Our findings suggest that the costs of genome sequencing and clinical analysis of a cancer case or rare disease trio are £6841 (£3420 per genome) and £7050 (£2350 per genome), respectively. The costs of sequencing are yet to meet the desired $1000 per genome figure when testing is performed on relatively small numbers of patients with cancer or a rare disease in a single center with modest throughput. Sensitivity analyses indicate that high throughput—commensurate with a national-scale facility—combined with bulk discounts on consumable costs will likely have the greatest impact on the overall cost of sequencing going forward. This will be an important consideration for policymakers in this arena. References 1. 1. National Human Genome Research Institute. The cost of sequencing a human genome. 2016. https://www.genome.gov/27565109/the-cost-of-sequencing-a-human-genome/. Accessed 12 September 2018. 2. 2. Mardis ER. The$1,000 genome, the \$100,000 analysis? Genome Med. 2010;2:84.

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Acknowledgements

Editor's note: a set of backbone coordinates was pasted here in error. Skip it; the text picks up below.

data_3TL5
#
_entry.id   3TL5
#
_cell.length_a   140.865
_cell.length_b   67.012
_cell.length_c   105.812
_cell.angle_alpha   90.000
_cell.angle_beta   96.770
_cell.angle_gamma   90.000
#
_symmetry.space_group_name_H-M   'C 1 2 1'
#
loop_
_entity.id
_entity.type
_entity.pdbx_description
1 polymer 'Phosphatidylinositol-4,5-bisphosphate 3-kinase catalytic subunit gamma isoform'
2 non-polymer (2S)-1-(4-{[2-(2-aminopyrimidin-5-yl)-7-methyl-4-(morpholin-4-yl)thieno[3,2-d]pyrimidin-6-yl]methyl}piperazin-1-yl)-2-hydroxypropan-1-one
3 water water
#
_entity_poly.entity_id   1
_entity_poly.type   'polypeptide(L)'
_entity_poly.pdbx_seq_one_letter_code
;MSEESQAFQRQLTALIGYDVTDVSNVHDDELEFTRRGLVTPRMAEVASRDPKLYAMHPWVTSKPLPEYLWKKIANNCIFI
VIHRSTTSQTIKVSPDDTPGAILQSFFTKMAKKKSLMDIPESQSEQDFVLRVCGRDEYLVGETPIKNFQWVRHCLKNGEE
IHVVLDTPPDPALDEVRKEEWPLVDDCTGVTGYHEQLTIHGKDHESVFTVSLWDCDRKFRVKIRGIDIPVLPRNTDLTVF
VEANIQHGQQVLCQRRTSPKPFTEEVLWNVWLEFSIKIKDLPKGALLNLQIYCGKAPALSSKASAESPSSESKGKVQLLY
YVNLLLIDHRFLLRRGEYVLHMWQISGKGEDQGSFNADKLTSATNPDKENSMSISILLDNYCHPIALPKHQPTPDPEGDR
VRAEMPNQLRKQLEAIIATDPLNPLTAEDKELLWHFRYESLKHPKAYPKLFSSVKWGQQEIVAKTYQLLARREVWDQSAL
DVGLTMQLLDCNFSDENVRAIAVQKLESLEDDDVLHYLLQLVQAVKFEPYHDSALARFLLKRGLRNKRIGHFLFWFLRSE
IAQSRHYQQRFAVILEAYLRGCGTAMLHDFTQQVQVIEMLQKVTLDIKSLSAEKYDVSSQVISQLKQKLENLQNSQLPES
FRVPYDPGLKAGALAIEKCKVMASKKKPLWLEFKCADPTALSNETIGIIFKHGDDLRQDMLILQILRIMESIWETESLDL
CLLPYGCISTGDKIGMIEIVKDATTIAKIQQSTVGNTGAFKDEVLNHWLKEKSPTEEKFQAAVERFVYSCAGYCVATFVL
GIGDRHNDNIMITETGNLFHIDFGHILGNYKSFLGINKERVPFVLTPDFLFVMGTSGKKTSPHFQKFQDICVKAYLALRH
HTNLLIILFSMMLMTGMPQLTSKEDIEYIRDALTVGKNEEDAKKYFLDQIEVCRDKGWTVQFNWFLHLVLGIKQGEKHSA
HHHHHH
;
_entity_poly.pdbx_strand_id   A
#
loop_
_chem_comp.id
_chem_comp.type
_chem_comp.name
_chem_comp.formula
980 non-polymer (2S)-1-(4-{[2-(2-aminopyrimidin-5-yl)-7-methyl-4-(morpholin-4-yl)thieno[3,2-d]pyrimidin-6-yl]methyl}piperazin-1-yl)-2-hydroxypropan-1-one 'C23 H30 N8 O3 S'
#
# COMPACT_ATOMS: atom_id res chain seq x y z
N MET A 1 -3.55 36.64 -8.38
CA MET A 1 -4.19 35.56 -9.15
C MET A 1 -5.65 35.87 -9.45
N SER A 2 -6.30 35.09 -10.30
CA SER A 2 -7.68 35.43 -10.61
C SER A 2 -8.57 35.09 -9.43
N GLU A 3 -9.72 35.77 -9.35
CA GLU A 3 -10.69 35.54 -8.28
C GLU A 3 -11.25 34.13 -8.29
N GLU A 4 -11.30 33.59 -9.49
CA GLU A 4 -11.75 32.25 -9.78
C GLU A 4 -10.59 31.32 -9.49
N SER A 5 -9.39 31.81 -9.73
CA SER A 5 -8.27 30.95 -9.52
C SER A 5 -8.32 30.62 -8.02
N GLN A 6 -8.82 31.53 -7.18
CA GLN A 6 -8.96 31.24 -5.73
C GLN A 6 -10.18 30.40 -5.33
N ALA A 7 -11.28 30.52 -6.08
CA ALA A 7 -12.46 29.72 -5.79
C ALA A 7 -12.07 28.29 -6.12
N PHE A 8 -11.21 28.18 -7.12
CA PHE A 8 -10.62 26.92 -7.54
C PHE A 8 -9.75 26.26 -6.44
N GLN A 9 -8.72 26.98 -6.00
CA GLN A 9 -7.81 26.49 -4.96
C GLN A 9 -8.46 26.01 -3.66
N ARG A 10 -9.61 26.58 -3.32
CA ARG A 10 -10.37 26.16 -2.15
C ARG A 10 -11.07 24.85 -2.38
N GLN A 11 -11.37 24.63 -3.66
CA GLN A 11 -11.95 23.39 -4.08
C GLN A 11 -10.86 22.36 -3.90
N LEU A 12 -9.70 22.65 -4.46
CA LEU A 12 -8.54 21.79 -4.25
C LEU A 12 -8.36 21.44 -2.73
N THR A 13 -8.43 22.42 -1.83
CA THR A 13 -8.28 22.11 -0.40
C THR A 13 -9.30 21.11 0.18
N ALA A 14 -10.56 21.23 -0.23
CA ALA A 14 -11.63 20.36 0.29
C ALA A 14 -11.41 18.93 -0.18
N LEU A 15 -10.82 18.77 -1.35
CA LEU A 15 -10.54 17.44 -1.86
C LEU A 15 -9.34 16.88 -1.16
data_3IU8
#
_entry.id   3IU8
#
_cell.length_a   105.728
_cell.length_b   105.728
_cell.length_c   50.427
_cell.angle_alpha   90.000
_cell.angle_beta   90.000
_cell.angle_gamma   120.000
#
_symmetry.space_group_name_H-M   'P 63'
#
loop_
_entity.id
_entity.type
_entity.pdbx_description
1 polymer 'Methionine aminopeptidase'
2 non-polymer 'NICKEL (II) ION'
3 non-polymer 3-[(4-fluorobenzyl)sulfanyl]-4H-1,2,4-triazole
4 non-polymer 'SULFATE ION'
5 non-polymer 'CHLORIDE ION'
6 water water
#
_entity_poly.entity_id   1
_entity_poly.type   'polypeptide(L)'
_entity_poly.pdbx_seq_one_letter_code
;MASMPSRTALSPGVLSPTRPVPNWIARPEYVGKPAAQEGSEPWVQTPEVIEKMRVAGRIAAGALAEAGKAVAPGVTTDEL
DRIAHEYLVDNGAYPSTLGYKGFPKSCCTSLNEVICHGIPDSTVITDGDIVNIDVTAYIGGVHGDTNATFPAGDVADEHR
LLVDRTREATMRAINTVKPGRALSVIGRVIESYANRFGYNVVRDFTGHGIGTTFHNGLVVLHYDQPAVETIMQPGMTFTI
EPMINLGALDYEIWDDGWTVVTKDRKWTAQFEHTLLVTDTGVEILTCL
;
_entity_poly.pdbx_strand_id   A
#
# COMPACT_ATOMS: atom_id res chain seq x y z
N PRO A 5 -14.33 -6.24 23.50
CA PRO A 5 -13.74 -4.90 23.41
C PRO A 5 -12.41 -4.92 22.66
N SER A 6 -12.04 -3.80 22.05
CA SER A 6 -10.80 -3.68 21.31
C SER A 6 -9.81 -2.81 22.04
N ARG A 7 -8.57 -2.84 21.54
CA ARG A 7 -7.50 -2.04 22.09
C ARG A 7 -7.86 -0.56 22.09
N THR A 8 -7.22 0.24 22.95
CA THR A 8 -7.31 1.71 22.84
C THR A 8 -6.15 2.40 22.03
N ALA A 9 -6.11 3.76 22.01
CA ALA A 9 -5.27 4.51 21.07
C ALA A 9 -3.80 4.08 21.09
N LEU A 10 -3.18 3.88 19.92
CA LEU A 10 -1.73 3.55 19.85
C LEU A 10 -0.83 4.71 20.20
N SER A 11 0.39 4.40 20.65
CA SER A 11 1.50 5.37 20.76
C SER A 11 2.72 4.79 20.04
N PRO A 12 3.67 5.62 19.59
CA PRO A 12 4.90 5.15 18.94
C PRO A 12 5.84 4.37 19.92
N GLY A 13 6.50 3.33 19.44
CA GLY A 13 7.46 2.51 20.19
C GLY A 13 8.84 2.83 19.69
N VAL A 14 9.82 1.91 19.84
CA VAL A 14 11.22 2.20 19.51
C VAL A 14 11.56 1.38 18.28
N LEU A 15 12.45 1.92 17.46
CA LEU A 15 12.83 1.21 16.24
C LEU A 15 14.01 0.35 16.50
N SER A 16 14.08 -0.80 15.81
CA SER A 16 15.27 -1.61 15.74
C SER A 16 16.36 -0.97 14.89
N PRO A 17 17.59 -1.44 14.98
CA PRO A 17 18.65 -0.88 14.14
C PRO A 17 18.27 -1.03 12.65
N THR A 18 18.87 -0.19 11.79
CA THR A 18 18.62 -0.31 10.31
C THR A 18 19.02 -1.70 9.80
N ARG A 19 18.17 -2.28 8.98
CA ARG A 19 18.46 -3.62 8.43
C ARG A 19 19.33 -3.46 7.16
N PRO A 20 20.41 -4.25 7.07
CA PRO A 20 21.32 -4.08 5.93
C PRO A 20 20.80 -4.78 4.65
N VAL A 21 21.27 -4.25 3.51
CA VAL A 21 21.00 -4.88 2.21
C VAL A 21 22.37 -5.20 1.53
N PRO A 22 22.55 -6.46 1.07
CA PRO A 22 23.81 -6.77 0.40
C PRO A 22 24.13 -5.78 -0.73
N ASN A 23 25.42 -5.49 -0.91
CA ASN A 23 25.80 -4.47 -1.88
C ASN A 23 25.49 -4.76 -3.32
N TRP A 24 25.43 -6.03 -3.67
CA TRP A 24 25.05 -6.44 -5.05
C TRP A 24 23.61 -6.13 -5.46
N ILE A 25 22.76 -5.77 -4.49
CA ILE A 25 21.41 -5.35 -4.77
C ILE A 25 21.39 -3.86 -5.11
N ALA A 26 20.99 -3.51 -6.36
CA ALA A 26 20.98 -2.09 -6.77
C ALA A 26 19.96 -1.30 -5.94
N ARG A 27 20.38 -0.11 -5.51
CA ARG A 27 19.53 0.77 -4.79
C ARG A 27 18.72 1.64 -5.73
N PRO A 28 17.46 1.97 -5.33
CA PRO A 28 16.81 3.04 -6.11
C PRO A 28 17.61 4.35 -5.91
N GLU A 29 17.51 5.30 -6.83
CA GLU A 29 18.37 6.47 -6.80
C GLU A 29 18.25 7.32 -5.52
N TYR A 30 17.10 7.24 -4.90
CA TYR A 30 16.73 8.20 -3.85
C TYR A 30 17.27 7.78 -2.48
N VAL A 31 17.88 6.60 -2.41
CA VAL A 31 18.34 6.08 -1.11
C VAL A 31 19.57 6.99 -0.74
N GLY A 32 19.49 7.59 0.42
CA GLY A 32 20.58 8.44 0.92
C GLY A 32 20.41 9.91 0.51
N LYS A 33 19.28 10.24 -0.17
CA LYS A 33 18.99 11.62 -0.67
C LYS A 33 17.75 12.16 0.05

This publication presents independent research commissioned by the Health Innovation Challenge Fund (R6-388/WT 100127), a parallel funding partnership between the Wellcome Trust and the Department of Health. We also acknowledge support through Wellcome Trust Center for Human Genetics Wellcome Trust Core Award (203141/Z/16/Z). J.B., S.W., and J.C.T. were partly funded by the National Institute for Health Research (NIHR) Oxford Biomedical Research Center (BRC). S.J.L.K. was also funded by the NIHR Oxford BRC. We thank Outi Salminen, Kayleigh Mainwood, and Joanne Mason for support with data collection. The views and opinions expressed are those of the authors and do not necessarily reflect those of the Wellcome Trust, the National Institute for Health Research, the UK National Health Service, the UK Department of Health, or the Universities of Oxford and Cambridge.

Author information

Correspondence to James Buchanan MA, DPhil.

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Disclosure

S.W. and J.B. have received travel support from Illumina to attend conferences in Baltimore, MD and Barcelona, Spain. A.S. receives honoraria from Gilead, AbbVie, Janssen, Roche, and unrestricted educational grants from AstraZeneca, Gilead, and Janssen; she also receives contributions in kind from Illumina and Oxford Nanopore Technologies. The other authors declare no conflicts of interest.

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Keywords

• genome sequencing
• cost
• cancer
• rare diseases
• next-generation sequencing